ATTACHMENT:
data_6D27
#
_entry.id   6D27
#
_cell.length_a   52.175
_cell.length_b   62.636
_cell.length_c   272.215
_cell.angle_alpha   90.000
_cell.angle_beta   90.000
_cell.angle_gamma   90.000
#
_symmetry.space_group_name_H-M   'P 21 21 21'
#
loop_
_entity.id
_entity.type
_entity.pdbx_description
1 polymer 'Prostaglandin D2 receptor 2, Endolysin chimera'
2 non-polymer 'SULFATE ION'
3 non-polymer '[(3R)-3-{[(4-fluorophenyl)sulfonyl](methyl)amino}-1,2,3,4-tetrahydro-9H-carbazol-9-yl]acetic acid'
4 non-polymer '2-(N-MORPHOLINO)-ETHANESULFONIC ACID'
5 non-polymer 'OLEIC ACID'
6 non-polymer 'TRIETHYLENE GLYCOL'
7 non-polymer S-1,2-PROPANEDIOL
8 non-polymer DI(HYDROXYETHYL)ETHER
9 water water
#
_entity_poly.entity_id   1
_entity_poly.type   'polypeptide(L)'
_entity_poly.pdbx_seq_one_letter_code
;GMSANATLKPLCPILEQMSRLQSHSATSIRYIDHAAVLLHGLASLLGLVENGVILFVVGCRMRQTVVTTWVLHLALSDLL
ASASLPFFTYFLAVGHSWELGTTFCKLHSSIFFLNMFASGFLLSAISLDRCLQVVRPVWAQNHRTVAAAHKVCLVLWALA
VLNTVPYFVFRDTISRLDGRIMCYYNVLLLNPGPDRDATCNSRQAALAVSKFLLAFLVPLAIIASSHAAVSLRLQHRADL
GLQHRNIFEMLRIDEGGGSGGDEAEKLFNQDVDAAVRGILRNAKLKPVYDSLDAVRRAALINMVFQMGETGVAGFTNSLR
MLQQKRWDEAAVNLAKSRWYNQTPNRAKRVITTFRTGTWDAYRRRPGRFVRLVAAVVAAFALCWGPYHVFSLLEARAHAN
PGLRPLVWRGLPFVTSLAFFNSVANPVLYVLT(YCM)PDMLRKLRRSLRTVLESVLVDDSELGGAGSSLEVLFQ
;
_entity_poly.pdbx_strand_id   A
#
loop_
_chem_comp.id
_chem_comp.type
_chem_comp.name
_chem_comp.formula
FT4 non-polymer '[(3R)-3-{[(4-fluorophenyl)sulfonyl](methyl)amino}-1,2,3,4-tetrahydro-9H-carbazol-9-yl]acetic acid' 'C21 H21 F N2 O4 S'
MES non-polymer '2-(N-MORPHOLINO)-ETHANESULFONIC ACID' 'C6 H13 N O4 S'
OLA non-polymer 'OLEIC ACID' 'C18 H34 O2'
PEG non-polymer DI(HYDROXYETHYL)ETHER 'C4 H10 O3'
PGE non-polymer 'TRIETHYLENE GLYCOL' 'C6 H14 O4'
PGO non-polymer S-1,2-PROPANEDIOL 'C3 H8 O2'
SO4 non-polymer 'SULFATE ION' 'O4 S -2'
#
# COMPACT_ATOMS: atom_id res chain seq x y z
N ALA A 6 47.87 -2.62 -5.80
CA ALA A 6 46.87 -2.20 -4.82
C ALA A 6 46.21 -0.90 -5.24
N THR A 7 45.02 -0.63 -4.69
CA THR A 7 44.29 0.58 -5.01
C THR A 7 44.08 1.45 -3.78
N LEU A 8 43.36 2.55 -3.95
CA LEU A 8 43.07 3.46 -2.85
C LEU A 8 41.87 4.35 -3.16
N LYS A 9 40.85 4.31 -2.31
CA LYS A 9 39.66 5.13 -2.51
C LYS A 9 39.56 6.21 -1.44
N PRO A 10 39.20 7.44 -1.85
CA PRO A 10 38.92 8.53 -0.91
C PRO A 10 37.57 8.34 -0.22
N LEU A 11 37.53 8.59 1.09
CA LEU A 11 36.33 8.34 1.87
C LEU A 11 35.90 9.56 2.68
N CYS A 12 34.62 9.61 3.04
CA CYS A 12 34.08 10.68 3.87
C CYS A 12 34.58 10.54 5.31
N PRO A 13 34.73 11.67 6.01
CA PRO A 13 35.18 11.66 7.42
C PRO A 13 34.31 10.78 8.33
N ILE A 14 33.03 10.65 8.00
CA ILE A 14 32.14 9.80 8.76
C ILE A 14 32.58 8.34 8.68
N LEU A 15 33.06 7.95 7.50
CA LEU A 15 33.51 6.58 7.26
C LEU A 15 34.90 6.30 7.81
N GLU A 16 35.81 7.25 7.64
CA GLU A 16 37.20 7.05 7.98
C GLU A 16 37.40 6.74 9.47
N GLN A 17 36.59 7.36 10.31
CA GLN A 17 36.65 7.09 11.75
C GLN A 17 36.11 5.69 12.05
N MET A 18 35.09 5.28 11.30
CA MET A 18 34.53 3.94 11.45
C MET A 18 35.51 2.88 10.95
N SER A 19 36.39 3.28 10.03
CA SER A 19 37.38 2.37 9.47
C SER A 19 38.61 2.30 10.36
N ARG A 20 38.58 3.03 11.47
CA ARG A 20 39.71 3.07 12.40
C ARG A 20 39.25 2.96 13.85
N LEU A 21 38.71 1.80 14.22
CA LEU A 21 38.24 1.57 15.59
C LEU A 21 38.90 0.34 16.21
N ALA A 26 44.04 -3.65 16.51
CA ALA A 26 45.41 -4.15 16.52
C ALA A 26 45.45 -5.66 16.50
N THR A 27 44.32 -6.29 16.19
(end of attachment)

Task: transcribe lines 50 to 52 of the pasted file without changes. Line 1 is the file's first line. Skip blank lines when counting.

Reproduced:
PGO non-polymer S-1,2-PROPANEDIOL 'C3 H8 O2'
SO4 non-polymer 'SULFATE ION' 'O4 S -2'
#